Computer Literacy: An Essential Skill for Successful Students

December 28, 2017

Back when the Internet was first being rolled out, learning computer skills was something optional; an added value that wasn’t absolutely necessary for academic or professional success. More than twenty years later, computer  literacy skills are now an absolute necessity for every student not only because the skills themselves are essential, but also because learning how to communicate via digital technology is vital. 

 

Why do students need to learn to communicate with computers?  

 

Literacy 

Digital technology skills are now part of basic literacy skills and in order to be academically successful, students must learn how to utilize the tools effectively and accurately. This means that students need to be able to type, manage productivity software (e.g. email, word processing, spreadsheets and presentation decks), conduct research and evaluate sources, and navigate the Internet  efficiently.  Without basic computer literacy skills, students will not be prepared for the future.  

 

 

 

 

Performance 

Computer literacy has been linked to improved student performance not only in things like attendance and classroom behavior, but students who utilize computer technology also tend to do better at solving grammar, math and logic challenges. For many students, computer programming offers yet another way to improve academic performance, as they are able to actively participate in the creative process and quickly see the results of their efforts.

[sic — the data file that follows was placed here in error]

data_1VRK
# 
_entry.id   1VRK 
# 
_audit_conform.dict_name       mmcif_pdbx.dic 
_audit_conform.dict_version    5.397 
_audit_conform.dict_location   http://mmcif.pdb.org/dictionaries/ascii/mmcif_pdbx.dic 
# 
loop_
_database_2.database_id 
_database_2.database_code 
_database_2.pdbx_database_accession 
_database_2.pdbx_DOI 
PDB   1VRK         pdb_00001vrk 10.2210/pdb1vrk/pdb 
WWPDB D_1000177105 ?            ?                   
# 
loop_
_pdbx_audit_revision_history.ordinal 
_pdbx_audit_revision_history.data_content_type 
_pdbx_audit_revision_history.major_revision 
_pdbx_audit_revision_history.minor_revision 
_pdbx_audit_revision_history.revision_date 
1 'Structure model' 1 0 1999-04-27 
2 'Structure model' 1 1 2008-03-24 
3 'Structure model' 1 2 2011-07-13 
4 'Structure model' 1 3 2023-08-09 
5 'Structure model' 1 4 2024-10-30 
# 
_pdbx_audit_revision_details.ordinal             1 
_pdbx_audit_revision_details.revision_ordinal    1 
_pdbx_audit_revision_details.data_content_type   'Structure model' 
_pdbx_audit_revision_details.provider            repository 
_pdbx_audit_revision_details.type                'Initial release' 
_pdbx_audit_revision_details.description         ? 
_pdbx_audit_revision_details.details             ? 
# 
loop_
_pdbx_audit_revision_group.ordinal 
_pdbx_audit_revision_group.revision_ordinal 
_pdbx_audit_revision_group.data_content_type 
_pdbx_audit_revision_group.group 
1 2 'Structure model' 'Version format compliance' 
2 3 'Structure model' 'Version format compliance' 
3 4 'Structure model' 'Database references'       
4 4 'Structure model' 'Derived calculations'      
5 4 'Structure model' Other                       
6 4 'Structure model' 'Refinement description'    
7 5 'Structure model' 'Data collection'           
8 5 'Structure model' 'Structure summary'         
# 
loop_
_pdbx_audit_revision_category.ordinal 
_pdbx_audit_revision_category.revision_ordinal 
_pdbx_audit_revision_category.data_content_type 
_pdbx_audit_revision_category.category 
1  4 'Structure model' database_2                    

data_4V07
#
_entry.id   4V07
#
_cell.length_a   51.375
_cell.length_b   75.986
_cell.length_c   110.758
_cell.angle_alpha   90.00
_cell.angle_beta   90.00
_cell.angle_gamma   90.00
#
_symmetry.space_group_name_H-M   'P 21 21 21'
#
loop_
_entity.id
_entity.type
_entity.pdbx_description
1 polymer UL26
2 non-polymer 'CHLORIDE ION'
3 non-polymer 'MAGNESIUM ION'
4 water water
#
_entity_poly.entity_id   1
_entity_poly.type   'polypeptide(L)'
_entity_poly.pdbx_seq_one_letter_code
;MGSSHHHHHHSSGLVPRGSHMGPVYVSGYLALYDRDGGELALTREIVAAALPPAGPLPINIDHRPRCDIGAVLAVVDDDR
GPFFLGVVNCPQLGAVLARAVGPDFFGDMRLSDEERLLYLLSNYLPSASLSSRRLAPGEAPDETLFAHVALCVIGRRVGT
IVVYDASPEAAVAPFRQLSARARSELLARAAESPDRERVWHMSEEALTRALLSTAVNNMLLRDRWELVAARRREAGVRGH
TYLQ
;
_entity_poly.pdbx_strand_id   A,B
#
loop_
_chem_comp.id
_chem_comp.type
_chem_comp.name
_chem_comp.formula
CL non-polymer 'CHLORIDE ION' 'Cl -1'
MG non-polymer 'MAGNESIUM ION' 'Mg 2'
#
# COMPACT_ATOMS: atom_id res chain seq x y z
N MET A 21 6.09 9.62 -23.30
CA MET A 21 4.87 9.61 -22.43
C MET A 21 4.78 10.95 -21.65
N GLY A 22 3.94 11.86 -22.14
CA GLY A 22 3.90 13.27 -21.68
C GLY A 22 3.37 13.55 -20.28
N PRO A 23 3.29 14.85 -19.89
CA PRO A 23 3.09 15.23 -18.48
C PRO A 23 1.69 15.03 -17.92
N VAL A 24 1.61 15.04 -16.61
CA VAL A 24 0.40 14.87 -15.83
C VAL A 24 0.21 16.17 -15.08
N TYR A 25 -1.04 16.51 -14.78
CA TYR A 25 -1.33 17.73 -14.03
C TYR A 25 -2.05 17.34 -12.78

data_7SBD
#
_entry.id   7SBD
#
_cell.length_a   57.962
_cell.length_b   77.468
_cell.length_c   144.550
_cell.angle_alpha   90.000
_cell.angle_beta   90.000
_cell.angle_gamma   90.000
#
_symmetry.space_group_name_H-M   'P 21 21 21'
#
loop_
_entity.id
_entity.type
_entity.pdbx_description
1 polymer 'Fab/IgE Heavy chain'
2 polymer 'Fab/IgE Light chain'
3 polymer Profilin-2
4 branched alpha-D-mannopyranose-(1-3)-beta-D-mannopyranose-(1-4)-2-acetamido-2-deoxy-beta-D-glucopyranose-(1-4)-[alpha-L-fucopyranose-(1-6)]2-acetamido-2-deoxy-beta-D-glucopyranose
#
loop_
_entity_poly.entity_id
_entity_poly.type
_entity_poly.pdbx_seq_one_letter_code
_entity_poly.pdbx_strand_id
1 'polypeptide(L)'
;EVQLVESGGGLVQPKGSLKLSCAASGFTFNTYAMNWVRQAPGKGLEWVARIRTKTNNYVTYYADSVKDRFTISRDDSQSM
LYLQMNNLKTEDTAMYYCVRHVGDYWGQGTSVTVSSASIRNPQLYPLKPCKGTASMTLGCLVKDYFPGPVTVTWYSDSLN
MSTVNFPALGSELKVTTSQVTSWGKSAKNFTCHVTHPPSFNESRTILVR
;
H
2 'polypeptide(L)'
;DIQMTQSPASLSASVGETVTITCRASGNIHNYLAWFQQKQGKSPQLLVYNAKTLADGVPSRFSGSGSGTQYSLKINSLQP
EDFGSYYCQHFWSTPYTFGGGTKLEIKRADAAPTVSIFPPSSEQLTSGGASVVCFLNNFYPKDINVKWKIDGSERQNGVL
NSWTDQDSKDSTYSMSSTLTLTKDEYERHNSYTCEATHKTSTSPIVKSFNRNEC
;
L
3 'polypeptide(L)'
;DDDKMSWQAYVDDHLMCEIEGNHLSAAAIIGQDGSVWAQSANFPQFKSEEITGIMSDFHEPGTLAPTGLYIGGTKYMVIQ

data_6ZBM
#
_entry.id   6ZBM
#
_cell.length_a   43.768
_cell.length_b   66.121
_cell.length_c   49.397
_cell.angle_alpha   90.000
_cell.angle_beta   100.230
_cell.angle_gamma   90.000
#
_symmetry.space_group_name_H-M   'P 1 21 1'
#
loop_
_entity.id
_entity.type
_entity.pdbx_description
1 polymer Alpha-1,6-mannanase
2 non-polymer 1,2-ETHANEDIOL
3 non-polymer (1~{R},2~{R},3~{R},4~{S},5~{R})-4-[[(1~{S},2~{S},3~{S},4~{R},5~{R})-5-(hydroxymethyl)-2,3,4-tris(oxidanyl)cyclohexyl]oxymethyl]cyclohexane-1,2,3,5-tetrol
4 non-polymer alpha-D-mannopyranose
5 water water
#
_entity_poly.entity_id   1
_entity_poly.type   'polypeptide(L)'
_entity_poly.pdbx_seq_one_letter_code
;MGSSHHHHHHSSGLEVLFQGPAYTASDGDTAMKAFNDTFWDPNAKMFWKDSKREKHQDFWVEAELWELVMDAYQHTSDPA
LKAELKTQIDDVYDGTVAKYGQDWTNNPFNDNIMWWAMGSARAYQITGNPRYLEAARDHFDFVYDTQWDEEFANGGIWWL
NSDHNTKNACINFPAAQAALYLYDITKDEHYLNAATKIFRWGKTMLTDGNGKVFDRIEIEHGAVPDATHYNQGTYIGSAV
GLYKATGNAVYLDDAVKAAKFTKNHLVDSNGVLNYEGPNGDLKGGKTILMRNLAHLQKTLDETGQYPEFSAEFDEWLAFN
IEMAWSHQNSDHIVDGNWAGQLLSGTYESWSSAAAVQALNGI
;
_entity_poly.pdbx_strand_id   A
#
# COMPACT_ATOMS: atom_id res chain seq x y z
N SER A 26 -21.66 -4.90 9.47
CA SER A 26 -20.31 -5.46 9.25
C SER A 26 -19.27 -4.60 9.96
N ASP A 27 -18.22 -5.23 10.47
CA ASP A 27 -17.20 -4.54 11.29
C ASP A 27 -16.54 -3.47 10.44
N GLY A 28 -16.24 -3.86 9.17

The Future 

In survey after survey, the two essential skills employers seek are: effective communication and logical problem solving. Proficiency in computer-based communications is essential for every single profession that students might want to enter, and the earlier students gain the skills they need to succeed, the better. Learning to code and build robots both offer students an opportunity to develop and practice the skills they will need in order to succeed in the 21st century workforce.  

 

While the need to gain computer skills may seem dire, the best part of this is that it has never been easier to get students involved in the process and on the track to digital literacy!  

 

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